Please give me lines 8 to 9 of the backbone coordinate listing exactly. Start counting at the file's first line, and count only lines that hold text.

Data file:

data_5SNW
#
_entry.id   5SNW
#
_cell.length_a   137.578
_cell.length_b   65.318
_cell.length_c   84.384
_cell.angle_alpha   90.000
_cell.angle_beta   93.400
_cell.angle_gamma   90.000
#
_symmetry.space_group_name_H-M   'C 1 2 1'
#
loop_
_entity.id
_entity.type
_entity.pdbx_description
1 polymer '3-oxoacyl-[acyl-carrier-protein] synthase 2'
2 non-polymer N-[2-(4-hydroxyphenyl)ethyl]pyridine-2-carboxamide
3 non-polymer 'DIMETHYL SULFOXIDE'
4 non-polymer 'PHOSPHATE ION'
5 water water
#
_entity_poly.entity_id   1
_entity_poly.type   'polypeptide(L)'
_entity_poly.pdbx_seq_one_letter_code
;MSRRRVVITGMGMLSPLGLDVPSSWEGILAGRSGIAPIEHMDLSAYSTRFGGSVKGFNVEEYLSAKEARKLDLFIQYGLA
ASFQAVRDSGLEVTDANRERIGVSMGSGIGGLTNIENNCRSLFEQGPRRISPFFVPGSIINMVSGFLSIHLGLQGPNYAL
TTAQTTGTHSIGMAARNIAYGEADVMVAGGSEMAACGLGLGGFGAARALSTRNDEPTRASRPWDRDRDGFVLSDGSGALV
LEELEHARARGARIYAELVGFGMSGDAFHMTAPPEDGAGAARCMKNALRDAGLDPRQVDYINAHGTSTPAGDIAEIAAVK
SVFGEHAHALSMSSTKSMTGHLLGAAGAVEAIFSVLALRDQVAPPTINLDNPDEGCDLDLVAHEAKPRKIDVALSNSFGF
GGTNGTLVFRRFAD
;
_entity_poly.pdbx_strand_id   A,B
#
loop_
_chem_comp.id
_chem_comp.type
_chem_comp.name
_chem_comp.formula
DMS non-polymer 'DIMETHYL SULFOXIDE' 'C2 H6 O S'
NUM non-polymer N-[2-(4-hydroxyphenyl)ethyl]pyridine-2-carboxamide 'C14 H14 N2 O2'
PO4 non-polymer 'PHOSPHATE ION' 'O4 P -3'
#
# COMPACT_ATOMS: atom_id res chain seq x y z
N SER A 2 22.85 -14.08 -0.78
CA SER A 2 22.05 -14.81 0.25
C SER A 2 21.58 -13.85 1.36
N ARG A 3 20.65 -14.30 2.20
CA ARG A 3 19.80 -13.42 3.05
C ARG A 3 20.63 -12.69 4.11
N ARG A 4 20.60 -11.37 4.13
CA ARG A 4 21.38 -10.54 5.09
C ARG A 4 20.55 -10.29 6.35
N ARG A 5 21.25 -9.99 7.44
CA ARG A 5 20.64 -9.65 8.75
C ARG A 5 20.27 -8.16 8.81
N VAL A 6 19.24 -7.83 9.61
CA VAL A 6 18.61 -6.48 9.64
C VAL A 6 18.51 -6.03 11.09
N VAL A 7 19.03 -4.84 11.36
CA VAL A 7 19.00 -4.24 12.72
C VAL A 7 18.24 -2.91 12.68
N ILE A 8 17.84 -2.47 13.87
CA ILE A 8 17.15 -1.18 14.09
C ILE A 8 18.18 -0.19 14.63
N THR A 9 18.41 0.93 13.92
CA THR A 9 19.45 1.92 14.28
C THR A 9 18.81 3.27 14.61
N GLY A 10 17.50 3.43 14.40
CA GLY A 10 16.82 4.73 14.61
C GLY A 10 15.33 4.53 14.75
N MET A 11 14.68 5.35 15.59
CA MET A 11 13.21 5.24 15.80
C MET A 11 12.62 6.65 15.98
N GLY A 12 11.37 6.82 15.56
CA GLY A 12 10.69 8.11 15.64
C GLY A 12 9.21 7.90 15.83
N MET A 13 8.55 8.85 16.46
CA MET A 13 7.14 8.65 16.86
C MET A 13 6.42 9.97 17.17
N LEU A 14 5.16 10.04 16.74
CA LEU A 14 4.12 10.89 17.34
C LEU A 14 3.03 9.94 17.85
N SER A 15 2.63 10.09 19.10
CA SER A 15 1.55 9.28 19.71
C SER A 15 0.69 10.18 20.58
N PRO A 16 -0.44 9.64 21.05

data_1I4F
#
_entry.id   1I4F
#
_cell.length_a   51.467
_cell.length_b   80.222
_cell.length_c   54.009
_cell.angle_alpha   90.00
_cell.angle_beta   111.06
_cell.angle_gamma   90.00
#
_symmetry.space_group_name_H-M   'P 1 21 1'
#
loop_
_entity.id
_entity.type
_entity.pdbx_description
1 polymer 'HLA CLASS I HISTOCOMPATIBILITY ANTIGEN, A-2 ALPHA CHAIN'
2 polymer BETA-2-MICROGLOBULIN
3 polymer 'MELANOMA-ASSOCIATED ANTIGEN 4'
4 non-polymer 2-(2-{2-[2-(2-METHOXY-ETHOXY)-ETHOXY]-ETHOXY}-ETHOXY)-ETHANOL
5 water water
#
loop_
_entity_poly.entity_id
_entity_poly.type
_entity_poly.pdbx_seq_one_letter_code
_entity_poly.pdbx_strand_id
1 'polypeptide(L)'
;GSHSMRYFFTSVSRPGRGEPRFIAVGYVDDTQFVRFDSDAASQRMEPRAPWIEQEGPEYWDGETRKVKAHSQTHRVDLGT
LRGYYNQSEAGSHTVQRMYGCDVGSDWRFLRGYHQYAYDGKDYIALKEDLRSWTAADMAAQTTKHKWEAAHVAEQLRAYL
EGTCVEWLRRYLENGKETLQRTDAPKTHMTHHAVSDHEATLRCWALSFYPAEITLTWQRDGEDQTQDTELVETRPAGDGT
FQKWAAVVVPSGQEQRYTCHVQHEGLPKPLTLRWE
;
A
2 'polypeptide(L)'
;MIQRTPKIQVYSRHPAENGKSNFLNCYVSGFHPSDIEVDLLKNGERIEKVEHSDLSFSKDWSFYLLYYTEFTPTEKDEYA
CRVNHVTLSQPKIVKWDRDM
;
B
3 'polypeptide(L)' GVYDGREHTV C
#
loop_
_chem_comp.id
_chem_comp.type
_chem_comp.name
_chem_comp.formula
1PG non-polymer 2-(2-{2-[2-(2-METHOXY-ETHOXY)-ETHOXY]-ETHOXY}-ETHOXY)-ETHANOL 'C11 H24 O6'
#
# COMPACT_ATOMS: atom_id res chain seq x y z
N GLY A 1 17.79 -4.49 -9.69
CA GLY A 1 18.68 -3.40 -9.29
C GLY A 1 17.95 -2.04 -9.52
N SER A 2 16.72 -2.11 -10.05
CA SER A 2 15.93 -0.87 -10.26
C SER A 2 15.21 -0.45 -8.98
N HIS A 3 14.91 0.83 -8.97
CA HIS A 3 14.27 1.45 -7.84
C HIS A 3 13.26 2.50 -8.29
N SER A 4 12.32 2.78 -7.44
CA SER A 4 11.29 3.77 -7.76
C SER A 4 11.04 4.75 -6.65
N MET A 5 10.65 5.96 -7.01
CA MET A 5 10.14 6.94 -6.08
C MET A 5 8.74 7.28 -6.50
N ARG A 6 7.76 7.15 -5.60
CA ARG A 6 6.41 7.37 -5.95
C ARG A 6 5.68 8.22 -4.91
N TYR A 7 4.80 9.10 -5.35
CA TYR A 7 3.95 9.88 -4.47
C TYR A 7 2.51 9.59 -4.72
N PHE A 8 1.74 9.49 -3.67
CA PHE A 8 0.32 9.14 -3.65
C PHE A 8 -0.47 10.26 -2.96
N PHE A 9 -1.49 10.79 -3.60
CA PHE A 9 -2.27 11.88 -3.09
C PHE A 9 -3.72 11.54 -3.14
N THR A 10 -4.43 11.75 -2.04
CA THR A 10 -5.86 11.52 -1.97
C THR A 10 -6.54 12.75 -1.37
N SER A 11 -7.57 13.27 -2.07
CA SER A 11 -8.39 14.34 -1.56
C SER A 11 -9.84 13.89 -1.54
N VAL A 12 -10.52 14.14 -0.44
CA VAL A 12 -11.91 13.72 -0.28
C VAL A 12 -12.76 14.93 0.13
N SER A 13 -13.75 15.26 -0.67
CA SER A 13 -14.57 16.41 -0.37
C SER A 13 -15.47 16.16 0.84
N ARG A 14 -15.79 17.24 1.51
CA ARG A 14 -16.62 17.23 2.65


_cell.angle_alpha   90.000
_cell.angle_beta   93.400